National defense budget includes $166M for AFSOC aircraft, with a few strings attached
HURLBURT FIELD — In a move that could have implications for the Hurlburt Field, headquarters of the Air Force Special Operations Command (AFSOC), the federal defense budget for the 2022 fiscal year places some constraints on an "armed overwatch" aircraft acquisition program.
U.S. Special Operations Command (SOCOM) wants to acquire 75 of the "armed overwatch" aircraft to be operated by AFSOC. They would replace AFSOC's fleet of propeller-driven U-28 Draco intelligence, surveillance and reconnaissance aircraft. All of the U-28 aircraft will soon need to have new wings installed at considerable cost, according to recent reporting in Air Force Magazine.
Seventy-five armed overwatch aircraft would provide AFSOC with four squadrons of that capability plus 15 training planes.
Like the U-28, the armed overwatch aircraft would be propeller-driven and would perform a variety of missions in austere environments, from intelligence gathering and reconnaissance to close-air support — the delivery of weapons fire, bombs and other ordinance — for ground troops.
Among the rationales for the program is that it would replace the higher-end aircraft, including fighter jets, that now perform many of the missions envisioned for the less-expensive armed overwatch aircraft.
Additionally, combining functions in a single aircraft could eliminate the need for "stacking" aircraft with different capabilities above an operational location.
The aircraft also would be within reasonable purchasing range for partner nations to the United States.
The National Defense Authorization Act (NDAA) for the 2022 fiscal year, approved by Congress in recent days and waiting as of Tuesday for the expected signature of President Joe Biden, includes $166 million in procurement funding for the purchase of an initial six armed overwatch aircraft. That's $4 million less than had been requested to get the program underway, but $17 million more than the U.S. Senate had initially been willing to spend.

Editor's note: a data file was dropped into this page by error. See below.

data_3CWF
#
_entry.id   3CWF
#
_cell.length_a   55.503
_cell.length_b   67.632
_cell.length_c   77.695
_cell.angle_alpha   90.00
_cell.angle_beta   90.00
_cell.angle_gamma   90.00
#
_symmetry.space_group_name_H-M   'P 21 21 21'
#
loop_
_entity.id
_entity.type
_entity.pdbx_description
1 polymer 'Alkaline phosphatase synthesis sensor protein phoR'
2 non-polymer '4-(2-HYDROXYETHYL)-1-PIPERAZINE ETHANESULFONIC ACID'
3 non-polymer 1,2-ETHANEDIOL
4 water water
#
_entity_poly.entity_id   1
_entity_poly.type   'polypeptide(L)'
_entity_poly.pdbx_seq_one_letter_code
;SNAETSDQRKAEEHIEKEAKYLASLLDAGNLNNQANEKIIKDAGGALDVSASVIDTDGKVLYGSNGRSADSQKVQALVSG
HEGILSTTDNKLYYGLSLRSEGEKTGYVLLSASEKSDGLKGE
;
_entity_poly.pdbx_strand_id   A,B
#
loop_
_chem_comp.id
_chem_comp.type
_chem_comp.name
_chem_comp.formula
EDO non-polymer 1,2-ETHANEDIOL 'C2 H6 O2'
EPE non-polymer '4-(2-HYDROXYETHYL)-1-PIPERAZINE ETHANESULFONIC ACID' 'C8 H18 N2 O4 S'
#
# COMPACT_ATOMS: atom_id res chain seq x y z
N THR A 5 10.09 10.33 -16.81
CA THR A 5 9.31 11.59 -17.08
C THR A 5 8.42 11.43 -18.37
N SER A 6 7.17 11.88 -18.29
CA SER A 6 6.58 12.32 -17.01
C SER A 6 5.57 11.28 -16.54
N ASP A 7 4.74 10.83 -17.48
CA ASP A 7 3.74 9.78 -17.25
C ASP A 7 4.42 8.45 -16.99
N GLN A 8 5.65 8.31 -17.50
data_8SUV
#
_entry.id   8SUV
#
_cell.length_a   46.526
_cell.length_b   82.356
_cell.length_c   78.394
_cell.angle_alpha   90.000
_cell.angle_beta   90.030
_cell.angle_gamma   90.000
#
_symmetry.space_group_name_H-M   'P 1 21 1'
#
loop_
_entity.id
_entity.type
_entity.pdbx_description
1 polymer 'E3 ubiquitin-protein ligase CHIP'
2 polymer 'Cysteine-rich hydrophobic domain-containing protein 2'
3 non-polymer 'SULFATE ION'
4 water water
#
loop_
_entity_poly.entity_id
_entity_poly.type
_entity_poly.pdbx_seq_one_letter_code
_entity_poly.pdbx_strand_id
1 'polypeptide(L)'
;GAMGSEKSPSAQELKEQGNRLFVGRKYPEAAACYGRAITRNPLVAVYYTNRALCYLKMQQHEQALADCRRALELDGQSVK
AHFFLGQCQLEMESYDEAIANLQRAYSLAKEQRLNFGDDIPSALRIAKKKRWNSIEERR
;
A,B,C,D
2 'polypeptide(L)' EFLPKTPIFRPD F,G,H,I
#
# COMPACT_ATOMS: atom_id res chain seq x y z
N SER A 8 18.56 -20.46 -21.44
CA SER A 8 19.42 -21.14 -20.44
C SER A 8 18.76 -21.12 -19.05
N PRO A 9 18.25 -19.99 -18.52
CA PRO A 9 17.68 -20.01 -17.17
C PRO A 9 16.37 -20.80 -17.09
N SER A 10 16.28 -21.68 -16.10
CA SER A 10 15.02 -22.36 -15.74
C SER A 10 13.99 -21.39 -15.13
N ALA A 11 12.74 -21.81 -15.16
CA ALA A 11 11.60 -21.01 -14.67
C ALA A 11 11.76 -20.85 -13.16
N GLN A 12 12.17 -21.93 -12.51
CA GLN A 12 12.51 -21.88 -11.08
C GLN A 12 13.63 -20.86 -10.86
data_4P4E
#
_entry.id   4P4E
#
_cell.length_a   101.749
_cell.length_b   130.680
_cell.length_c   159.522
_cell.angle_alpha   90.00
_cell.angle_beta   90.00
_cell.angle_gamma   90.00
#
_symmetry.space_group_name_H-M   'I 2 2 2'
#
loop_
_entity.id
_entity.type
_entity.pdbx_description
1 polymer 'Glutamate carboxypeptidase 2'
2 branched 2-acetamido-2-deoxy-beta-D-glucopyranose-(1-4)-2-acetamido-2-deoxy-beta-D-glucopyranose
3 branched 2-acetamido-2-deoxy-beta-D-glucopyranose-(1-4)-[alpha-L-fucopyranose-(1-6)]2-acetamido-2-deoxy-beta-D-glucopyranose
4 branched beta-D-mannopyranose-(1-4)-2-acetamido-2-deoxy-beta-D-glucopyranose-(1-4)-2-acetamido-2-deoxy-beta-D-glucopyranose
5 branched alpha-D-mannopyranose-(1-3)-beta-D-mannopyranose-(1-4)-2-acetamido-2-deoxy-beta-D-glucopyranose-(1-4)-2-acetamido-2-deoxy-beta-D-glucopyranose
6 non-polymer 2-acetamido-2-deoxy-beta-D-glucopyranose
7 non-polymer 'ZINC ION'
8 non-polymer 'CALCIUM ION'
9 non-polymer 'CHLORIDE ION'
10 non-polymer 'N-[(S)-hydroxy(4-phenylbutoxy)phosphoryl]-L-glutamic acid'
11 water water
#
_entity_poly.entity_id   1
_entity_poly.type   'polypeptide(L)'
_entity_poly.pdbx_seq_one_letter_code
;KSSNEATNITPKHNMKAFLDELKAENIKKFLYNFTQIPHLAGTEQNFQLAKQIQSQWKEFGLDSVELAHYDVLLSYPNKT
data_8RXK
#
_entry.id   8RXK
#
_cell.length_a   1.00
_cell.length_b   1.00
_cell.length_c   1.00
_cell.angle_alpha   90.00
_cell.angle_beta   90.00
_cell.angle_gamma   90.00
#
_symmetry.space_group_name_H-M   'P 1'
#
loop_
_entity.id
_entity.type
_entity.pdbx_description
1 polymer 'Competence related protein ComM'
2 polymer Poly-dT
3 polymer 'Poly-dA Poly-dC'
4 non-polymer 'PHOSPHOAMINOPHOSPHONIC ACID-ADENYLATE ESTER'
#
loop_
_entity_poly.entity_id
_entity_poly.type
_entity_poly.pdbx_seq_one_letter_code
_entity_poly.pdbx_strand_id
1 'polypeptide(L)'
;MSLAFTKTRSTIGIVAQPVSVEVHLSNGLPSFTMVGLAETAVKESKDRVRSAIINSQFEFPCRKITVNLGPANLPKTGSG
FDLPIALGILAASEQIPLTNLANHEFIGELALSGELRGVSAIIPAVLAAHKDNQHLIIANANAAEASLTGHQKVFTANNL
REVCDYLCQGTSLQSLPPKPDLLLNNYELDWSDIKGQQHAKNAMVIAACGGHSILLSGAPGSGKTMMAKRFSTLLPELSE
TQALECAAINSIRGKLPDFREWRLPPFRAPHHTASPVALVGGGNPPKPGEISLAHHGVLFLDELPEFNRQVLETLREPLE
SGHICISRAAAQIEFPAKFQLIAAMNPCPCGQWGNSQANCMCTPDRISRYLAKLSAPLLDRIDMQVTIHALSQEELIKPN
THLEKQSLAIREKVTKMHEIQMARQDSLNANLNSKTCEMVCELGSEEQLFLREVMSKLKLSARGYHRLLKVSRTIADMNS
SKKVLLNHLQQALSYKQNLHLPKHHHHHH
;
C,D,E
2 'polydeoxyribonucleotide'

More importantly, though, the 2022 NDAA — the act serves as both a funding and a policy document regarding America's armed forces — includes a provision that requires SOCOM to provide an "acquisition road map" to the defense committees in the U.S. House and Senate before any armed overwatch program funding is expended or obligated.
Scrutiny of the armed overwatch program also will continue in another way, as the result of a recent Senate Armed Services Committee instruction for the director of cost assessment and program evaluation in the office of Secretary of Defense Lloyd J. Austin III to review the program.
That review is slated to be presented to the defense committees in Congress in tandem with Biden's budget request for the 2023 fiscal year, which will be made early next year.
The assessment will be required, at a minimum, to "... evaluate the total number of Armed Overwatch aircraft necessary to fulfill the requirements of special operations forces in light of changes to global force posture and increasing threats to manned aircraft since the requirement for such aircraft was validated by the SOCOM Commander."
The reference to "changes in global force posture" is a reflection of the shift in national defense strategy from the counterterrorism operations that have defined it for the last couple of decades into a "great powers" focus that sees Russia and China as the major threats to U.S. national security.
Until earlier this year, there had been another local connection besides AFSOC to the armed overwatch program.
The Crestview facility of Vertex Aerospace, a Madison, Mississippi-headquartered defense aerospace company, built an armed overwatch prototype in partnership with Leidos, an information technology and engineering contractor based in Reston, Virginia, and Paramount Group USA, based in Fort Worth, Texas, part of a global aerospace and technology company.
The partnership's Bronco II was one of five aircraft selected for an armed overwatch competition, but it was eliminated from consideration in September. Also knocked out of the competition earlier this year was Virginia-based MAG Aerospace.
The five aircraft were being tested at Eglin Air Force Base earlier this year when the Bronco II experienced a runway mishap. Neither Leidos nor SOCOM provided any details about the mishap at the time, but a photograph showed the Bronco II leaning on its left side, a wingtip either close to or actually touching the ground.
Remaining in the armed overwatch competition — with a final decision expected in the spring, according to Aviation Week — are Kansas-headquartered Textron Aviation Defense LLC, Texas-based L-3 Communications Integrated Systems L.P. and Nevada-headquartered Sierra Nevada Corporation.